Reviews on your product pages also gives your store social proof. It not only shows that people are buying and using the product, but that they care enough about it to leave a review. Here’s how MVMT Watches includes customer reviews on their product pages:

Customer reviews

via MVMT

Ultimately, customer reviews on product pages are a good idea because they can help increase conversions. In a case study by Bazaarvoice, adding customer reviews to Figleaves.com’s product pages resulted in a 35% higher conversion compared to product pages without customer reviews.

If you want to easily allow customers to add reviews on your product pages, head over to the Shopify App Store and choose from one of the many review apps. As a bonus tip, follow up with customers a few weeks after their purchase and ask them to leave an honest review.

5. Prominently Display Badges or Seals

If your product is endorsed or certified by a reputable firm, let visitors know with a badge or seal.

Any certifications or important characteristics of your product (such as safety, legitimacy, officiality) should be included on your product page. It’s easy to simply write these things into your product description, but it’s far more effective if you can make these stand out as badges.

Badges and seals

via Holy Crap

These badges and seals allow you to borrow the trust they might represent. This trust makes it easier for potential customers to want to do business with you. For example, in a case study by Internet Retailer, an online furniture retailer saw an increase in conversions by nearly 8% when a security seal was added to their website.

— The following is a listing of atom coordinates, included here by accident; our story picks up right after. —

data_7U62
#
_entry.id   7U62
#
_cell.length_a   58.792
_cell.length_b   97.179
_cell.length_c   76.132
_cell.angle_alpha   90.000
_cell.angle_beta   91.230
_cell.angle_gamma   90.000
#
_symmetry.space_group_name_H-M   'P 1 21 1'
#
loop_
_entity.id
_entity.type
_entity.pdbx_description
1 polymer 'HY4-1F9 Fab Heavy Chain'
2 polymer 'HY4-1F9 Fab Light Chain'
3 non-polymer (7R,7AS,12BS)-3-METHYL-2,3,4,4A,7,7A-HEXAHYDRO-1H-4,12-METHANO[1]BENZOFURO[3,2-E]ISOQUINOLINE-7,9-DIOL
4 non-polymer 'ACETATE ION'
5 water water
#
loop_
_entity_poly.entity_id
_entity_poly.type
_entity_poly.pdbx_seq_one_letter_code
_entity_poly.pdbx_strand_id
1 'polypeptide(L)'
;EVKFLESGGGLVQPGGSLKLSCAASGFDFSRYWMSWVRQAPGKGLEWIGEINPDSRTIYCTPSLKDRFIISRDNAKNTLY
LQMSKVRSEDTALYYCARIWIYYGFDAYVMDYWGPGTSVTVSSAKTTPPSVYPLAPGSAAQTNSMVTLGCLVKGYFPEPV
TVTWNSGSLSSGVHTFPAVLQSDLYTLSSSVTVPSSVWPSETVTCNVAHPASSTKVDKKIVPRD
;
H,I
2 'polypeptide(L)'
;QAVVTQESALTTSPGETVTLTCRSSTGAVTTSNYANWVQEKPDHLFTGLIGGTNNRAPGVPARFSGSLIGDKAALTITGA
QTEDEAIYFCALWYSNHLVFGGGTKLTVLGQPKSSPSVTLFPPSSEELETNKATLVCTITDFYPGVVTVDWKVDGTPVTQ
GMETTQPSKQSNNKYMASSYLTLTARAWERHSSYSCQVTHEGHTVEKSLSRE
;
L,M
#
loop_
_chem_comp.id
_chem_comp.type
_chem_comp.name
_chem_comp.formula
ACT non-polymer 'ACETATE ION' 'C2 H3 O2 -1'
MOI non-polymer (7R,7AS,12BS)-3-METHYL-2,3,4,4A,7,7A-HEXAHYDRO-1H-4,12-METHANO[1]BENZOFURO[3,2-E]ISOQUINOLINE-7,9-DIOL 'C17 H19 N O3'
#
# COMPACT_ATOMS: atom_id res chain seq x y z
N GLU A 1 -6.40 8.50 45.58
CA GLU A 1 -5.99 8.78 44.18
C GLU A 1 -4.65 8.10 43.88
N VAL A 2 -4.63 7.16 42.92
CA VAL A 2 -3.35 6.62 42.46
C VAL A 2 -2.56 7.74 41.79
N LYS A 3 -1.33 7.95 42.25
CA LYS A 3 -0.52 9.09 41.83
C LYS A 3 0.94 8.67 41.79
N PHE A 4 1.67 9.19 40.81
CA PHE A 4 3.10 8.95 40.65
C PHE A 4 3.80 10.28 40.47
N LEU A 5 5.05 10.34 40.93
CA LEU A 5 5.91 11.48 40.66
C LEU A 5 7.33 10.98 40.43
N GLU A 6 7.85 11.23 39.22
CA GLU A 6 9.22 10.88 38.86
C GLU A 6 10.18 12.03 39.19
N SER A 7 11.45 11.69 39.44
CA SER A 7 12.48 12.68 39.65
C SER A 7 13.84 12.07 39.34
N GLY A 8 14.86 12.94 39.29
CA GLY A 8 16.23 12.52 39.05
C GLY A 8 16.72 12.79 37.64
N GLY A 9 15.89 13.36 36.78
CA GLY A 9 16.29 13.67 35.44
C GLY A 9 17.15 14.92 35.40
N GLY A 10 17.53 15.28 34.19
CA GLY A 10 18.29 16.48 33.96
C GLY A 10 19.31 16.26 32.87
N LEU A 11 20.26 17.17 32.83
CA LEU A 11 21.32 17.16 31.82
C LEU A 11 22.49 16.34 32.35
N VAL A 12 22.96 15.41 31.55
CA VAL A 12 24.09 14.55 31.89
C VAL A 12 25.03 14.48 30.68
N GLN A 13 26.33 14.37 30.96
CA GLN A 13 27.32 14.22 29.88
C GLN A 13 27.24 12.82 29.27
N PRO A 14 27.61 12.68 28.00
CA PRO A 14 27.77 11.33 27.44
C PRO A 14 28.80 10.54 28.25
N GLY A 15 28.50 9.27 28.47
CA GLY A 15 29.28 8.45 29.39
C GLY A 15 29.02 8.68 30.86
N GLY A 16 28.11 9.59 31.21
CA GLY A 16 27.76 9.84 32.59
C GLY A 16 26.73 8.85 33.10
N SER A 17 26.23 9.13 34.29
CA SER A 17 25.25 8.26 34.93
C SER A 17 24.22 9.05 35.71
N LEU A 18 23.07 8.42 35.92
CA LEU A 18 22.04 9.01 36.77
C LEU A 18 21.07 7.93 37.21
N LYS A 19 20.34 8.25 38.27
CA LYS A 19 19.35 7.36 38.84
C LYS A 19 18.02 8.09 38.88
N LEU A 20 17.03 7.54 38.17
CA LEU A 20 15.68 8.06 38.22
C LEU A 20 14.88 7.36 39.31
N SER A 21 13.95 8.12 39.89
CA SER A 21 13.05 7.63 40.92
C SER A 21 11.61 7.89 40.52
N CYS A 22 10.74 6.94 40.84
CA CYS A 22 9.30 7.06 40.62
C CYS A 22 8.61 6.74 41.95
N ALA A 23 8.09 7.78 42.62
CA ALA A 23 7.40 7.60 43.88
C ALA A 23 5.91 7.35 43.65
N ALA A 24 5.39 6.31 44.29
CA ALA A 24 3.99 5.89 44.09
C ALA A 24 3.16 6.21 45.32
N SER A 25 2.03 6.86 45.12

In some cases, you might need permission or need to receive an official letter/certificate to use specific seals or badges on your website. However, you can get creative and create badges for features of your product. For example features such as “Made in Canada” or “High Quality” would work better as nicely designed badges than simple bullet points in a product description.

To add badges and seals to your product page, insert images into your product description using the rich editor.

6. Offer a Rock Solid Money Back Guarantee

What’s your return policy? What’s your customer satisfaction policy? Is it hidden away on a separate page for no one to see?

Proudly display your money back guarantee and policy on your product page. If you’re willing to promise your customers that your product is the best, show it. If you put the risk on yourself, and give visitors more confidence, they’ll be more likely to trust you and in turn, purchase your products.